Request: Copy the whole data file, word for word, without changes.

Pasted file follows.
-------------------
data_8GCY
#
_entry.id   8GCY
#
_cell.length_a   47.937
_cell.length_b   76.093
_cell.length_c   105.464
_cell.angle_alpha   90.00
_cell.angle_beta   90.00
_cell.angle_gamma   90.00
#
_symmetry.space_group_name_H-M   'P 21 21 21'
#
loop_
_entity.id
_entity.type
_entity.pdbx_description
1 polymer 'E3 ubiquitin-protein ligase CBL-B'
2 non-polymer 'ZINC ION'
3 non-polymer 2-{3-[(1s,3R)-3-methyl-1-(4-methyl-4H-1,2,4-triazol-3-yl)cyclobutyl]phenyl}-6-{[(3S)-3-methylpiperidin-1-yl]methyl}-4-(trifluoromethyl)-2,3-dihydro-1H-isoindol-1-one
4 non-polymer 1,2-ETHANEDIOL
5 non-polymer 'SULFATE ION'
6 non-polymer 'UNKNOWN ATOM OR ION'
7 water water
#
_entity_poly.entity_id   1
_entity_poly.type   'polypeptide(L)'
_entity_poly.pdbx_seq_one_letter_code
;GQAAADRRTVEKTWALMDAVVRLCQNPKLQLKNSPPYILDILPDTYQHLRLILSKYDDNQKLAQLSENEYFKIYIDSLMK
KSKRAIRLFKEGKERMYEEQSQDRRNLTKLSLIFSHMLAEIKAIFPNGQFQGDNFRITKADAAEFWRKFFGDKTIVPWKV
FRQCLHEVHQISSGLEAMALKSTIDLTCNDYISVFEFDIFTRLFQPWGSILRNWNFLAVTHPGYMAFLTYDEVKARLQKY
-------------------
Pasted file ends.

data_8GCY
#
_entry.id   8GCY
#
_cell.length_a   47.937
_cell.length_b   76.093
_cell.length_c   105.464
_cell.angle_alpha   90.00
_cell.angle_beta   90.00
_cell.angle_gamma   90.00
#
_symmetry.space_group_name_H-M   'P 21 21 21'
#
loop_
_entity.id
_entity.type
_entity.pdbx_description
1 polymer 'E3 ubiquitin-protein ligase CBL-B'
2 non-polymer 'ZINC ION'
3 non-polymer 2-{3-[(1s,3R)-3-methyl-1-(4-methyl-4H-1,2,4-triazol-3-yl)cyclobutyl]phenyl}-6-{[(3S)-3-methylpiperidin-1-yl]methyl}-4-(trifluoromethyl)-2,3-dihydro-1H-isoindol-1-one
4 non-polymer 1,2-ETHANEDIOL
5 non-polymer 'SULFATE ION'
6 non-polymer 'UNKNOWN ATOM OR ION'
7 water water
#
_entity_poly.entity_id   1
_entity_poly.type   'polypeptide(L)'
_entity_poly.pdbx_seq_one_letter_code
;GQAAADRRTVEKTWALMDAVVRLCQNPKLQLKNSPPYILDILPDTYQHLRLILSKYDDNQKLAQLSENEYFKIYIDSLMK
KSKRAIRLFKEGKERMYEEQSQDRRNLTKLSLIFSHMLAEIKAIFPNGQFQGDNFRITKADAAEFWRKFFGDKTIVPWKV
FRQCLHEVHQISSGLEAMALKSTIDLTCNDYISVFEFDIFTRLFQPWGSILRNWNFLAVTHPGYMAFLTYDEVKARLQKY